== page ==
Posted by Sami Smith
Search engine optimization (SEO) is the flash flood of journalism marketing. It snuck up on businesses, writers, and publications, leaving a cloud of confused journalists and professionals behind. I remember hearing the term for the first time a few years ago, assuming it was a tech-y term I wouldn’t actually need to understand. In the past year, however, I was proven oh so wrong. If you are a journalist, you need SEO.
Picture the process as a ranking system for Google. The most relevant, quality information gets put at the top of the search choices for any Google search. The search engine beast puts out a “spider,” or “crawler” over the whole WWW. It picks up on how each site is laid out, which terms they use to refer to specific items or topics, and then ranks them as compared to the most popular things the general public searches in Google. For instance, if you are a clothing blogger, Google Analytics will tell you that you want to use the term “women’s clothing” versus “clothes for women,” because more people are searching the former. By choosing the most popular terms, you climb up the ranking ladder. With each tip you check off of your SEO checklist, your site comes one step closer to becoming one people are more likely to see.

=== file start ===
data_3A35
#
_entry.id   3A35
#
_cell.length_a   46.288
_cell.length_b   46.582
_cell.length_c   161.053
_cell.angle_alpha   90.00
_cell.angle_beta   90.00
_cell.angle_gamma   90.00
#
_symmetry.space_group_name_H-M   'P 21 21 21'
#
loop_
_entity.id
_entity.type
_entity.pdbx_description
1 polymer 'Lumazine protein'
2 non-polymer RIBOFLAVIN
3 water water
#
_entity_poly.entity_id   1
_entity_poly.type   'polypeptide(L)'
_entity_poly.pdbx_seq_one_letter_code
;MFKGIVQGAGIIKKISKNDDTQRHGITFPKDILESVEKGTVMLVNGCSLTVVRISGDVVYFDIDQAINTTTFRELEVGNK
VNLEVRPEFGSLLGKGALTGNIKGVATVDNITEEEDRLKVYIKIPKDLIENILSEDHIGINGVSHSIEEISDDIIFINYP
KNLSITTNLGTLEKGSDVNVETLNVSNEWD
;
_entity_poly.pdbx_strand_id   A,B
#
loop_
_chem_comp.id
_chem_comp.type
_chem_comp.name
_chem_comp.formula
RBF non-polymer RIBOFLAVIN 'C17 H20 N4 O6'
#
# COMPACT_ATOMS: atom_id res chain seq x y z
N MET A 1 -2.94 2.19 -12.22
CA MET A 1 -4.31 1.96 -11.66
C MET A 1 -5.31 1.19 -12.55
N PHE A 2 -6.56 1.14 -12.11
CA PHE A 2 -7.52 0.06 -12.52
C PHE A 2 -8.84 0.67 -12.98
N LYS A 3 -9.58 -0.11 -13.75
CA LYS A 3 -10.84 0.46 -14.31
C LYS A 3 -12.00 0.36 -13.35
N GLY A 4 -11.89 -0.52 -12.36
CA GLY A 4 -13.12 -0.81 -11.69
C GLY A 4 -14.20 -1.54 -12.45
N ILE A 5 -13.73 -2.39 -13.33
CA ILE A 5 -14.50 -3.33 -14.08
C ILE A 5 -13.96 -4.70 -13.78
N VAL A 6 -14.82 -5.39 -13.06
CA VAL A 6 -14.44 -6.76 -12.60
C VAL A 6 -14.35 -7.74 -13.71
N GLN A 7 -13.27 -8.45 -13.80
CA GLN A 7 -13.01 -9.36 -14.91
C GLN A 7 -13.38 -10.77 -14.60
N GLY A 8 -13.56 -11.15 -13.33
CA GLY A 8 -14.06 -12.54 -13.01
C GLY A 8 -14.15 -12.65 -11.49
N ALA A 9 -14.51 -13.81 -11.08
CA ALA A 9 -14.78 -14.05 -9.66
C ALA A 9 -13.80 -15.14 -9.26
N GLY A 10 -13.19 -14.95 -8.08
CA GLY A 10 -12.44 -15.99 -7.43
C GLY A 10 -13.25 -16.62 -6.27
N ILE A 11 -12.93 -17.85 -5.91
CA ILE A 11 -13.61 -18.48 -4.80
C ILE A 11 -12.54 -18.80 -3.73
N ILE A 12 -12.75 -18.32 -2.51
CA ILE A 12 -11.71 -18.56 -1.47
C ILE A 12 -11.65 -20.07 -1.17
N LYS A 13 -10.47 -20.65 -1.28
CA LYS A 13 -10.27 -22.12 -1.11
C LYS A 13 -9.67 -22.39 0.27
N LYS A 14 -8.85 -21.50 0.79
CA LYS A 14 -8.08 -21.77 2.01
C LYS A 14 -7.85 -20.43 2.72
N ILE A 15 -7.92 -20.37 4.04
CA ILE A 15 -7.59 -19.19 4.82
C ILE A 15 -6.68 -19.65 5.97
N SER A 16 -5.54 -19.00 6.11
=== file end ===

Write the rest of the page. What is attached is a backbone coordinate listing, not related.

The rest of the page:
SEO may be digital and realistic in terms of marketing, but it also encompasses one of the most basic journalistic properties: quality over quantity. Using high-ranking search terms early on in the posts, in multiple places across the page, and without overkill are key to grabbing a Google search hotspot. By consistently following general SEO guidelines, small businesses are quickly coming head-to-head with big business brands.
So why do you need it as a student? Thinking of yourself as a brand, which hopefully you already are, you should understand the importance of making yourself known. Using SEO in blog posts, on your online portfolio, and in your work for digital publications means increased chances of becoming a journalism somebody—a name to be recognized (or at least associated with recognized work). So embrace the tech side of journalism, because without this, the flash flood of this often-misunderstood topic will swiftly take you under.
—What parts of SEO still confuse you? Do you think you could personally benefit from it, or does it sound a little out of your reach?—